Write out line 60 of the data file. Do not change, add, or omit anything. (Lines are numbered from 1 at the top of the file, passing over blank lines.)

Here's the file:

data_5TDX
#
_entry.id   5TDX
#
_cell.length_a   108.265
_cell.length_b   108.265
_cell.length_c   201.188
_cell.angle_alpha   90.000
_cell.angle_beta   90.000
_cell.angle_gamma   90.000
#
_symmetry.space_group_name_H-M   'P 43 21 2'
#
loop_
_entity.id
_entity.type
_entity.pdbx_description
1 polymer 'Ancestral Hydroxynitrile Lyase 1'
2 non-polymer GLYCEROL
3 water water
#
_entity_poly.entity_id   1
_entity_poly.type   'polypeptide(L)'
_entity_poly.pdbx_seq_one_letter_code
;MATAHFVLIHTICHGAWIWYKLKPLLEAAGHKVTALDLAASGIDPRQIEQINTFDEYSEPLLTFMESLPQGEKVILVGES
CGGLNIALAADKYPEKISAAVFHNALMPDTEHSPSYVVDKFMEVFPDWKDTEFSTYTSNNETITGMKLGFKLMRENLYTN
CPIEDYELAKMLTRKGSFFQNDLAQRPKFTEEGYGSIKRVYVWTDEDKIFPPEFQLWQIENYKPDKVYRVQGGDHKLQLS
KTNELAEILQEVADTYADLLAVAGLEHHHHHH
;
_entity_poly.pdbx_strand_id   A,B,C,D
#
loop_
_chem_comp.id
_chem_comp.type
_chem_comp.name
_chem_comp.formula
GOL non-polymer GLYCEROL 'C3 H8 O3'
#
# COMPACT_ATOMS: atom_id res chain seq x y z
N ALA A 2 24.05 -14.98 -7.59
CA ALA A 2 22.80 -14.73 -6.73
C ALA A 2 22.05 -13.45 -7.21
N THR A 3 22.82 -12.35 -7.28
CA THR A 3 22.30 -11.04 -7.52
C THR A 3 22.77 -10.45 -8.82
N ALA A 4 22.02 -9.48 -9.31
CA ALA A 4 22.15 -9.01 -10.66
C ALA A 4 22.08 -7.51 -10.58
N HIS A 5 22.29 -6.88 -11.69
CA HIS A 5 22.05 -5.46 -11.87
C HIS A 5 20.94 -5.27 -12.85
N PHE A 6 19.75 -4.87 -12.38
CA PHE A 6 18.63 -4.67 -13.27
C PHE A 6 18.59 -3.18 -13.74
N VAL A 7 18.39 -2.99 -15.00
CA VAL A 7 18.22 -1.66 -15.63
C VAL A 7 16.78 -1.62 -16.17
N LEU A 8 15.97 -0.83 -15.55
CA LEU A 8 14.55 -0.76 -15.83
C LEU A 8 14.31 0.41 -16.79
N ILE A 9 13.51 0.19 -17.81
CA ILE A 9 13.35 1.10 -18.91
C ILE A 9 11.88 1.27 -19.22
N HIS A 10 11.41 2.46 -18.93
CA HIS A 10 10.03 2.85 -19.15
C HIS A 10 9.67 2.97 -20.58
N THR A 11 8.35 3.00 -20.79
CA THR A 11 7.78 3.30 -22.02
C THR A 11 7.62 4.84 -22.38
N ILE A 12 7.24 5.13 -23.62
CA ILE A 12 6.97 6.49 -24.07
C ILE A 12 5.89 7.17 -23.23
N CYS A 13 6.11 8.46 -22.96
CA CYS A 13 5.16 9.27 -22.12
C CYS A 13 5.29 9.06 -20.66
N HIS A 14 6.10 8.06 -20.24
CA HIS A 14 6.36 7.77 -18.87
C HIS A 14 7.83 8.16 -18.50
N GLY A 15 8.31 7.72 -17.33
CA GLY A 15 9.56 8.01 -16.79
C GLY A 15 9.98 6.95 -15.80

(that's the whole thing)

C LEU A 8 14.31 0.41 -16.79